Sunday, July 29, 2012

On Vacuum Repair

My vacuum cleaner was broken.  It was an electrical problem.  The power kept cutting in and out as I was vacuuming the rugs in my apartment.  It's a common problem with these types of cheap machinery, they need a little tinkering every now and again.  So I took it to my local repair shop.

This is something a lot of people don't do today.  A few of my friends would look at me funny and say, "just get a new one."  Despite the efforts of many to recycle and reduce their carbon footprint we still live in a throwaway culture.  It's very wasteful to take a vacuum cleaner, or any other type of electronic household appliance, to the dump without giving a local repair shop the chance to fix it first.  Many of these things have a simple part that needs replacing and it won't take long or cost much.  My parents once found one of those very expensive Dyson vacuum cleaners in their local recycling center, out to be trashed, and all it turned out it needed was a simple part replaced that Dyson mailed to my folks for free.

The problem is a lot of these mom 'n pop repair shops are going out of business because the parts are getting harder to order, the machines aren't even built to last, and the demand is simply not there.  Luckily, New York still has a few of these stores left in each borough.

The place I went to was the Expert Appliance and Electronics Center on 293 Court Street in Cobble Hill, Brooklyn (718.858.5444).  It took only a few minutes.  The proprietor new instantly that the connection was bad in the extension arm and needed a new part that he happened to have in the back.  I paid him $20 in cash.

So next time your vacuum, or Cuisinart, Osterizer, stereo poop out, don't throw it out.  Take it to your local fix-it shop.  You'll be glad you did.

Thursday, July 26, 2012

Ode to Beer

I've always loved you, beer. We've had a good thing going, you and I. We've been together since my teens. We used to have to hide our love, but eventually society came to terms with our bond. I drink you when I'm happy, I drink you when I'm blue. When all else fails, beer, I'll always have satisfaction with you.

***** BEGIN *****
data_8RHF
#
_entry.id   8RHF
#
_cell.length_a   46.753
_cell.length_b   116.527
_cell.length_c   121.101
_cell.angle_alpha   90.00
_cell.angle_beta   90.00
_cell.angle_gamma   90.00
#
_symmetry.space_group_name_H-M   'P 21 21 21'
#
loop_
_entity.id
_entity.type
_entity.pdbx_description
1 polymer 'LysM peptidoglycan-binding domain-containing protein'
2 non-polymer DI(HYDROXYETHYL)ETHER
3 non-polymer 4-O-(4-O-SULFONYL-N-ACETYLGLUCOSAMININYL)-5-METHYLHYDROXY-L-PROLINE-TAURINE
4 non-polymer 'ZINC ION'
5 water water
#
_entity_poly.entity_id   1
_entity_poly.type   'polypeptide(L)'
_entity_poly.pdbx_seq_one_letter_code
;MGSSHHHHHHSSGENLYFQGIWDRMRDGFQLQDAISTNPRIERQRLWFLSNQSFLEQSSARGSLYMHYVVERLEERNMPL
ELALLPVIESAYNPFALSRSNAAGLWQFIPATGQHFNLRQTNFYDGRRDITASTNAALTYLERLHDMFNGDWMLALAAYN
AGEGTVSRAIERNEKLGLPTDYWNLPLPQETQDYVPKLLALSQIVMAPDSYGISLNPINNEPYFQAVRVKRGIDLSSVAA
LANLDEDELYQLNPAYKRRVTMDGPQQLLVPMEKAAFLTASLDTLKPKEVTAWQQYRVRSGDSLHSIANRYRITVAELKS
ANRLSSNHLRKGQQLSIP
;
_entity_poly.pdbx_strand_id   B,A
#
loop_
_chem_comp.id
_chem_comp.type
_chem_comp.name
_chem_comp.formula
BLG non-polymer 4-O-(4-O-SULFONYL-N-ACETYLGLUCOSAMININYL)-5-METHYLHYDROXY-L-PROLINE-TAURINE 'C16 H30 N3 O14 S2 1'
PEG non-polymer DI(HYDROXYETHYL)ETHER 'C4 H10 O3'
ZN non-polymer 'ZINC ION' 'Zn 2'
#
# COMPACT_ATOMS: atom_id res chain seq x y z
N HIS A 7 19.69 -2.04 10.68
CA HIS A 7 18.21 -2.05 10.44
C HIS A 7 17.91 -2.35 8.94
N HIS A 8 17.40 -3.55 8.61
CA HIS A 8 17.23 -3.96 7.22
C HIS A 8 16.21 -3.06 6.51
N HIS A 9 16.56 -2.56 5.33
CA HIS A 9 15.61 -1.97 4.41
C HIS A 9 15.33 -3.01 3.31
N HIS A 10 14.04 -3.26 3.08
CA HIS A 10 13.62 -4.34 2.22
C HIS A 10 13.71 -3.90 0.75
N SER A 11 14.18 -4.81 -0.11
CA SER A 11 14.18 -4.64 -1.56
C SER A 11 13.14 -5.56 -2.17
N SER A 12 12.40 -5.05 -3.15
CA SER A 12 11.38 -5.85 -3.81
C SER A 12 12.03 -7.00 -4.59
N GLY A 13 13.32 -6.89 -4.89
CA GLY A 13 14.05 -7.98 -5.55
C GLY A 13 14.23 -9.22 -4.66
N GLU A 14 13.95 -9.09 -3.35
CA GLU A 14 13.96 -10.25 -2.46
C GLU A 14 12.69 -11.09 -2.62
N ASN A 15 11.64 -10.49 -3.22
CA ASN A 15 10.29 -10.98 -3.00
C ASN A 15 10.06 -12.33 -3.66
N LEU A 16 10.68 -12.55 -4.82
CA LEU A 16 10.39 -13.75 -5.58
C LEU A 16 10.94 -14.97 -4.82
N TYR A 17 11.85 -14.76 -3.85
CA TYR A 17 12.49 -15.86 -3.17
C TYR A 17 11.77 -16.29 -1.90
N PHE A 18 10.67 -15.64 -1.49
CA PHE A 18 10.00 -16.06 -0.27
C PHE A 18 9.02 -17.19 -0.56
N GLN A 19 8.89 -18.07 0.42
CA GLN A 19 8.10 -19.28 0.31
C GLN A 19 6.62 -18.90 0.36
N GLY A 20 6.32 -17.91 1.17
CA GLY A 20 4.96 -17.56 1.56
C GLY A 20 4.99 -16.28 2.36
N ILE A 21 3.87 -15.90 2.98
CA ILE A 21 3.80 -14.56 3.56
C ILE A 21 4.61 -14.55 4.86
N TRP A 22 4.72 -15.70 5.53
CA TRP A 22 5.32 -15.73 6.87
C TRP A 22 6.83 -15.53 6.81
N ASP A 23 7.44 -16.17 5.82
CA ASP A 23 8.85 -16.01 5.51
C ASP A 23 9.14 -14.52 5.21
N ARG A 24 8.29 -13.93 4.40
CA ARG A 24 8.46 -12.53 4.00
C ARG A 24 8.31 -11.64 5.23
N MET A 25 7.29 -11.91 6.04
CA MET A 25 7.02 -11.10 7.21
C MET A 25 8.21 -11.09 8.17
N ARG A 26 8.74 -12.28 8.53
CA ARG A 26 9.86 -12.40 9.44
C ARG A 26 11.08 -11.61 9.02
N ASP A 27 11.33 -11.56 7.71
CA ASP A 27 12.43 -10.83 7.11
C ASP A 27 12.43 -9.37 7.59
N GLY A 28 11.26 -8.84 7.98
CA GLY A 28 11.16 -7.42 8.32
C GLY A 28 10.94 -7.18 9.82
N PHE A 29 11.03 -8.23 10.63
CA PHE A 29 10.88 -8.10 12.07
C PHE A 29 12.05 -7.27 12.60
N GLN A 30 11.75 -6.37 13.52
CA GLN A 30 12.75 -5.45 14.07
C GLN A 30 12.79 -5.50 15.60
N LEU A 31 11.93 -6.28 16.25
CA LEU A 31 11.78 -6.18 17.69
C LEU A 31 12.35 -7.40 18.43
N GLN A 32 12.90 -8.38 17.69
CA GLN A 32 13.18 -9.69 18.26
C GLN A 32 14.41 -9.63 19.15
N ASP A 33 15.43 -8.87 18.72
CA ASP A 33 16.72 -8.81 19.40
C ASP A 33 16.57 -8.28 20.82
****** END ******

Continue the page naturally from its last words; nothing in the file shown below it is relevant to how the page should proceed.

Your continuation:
Wednesday, July 25, 2012

3 Weeks in Asia

My apologies for being away from this blog for so long.  For most of May into early June I was traveling on business through Singapore, China and India.  Right before that I moved to a new neighborhood and much of June was spent fixing up the new place.  Now that I am back and more settled I hope to not be such a stranger to this site.  I will aim for a post or two a month.

I think this would be a good time to share a few photos of my latest travels.  3 weeks was a long time to be away and, although it was a bit exhausting, the experience was great.  I started in Singapore, where I spent a few, sweaty days and then off to China.  I saw 4 cities in China, including Beijing and Shanghai.  One crazy night I was trying to get back to my hotel, but the cab driver didn't speak English and we spent 15 minutes debating with each other in our respective languages, not having a clue as to what the other person was saying.  I finally got a co-worker, who was Chinese, on the phone to help with directions.  After China, came India, where I had a similar situation.  I thought I was prepared this time, since I had the directions written in Hindi by the hotel staff, but the driver turned out to be illiterate (not totally uncommon for the rickshaw drivers).  Luckily he got out of his cab and walked over to a group of men that was able to tell him what the note said.

Onto the pictures...

I found this man and his grandson in the Forbidden City.  Look at his expression.  I love this picture.

This intense scene was all about chess.  I saw this guy 2 days in a row in the same park in Shanghai, drawing a crowd each time.  Must be a local favorite.

The West Lake in Hangzhou was a popular destination for lovers.  This young couple was strolling the shores in the rain.

This fuzzy guy was for sale in 798 Art Zone in Beijing.  Everyone was enraptured by his cuteness (and yes, he was intended to be someone's pet, not lunch).

These golden guys are to be found in Lingyin Temple.  

Watched the sunset over the Arabic Sea with this guy while talking on the phone to Grandma.

Grilled corn vendor in Mumbai.

Saw this bronze lady riding her bike in the Botanical Gardens in Singapore. 

Sky over Hong Kong.

Tuesday, July 24, 2012


Lately, I've been using the urban slang werd, to express my affirmations.  However, I realized I didn't know where this expression came from or what its etymology was.  So I googled and found its origin is based in remembrance of WERD 860 AM, the first black-owned and operated radio station.

WERD was founded in Atlanta, Georgia in 1949 by Jesse B. Blayton, a university professor and accountant.  Its programming was marketed toward the black community and served as an important means of media exposure for Dr. Martin Luther King, who had his Southern Christian Leadership Conference headquartered in the same building.
In the segregated south of the 1950's and 60's, I'm sure WERD was an important and needed mouthpiece for black culture and popular expression.  It's no wonder that the tribute slang werd is used as a declaration of positivity.

One of the most spirited DJ's of WERD was no doubt James "Alley Pat" Patrick, who screamed and ad-libbed over many of the AM broadcasts, as heard in this clip for Holts Auto....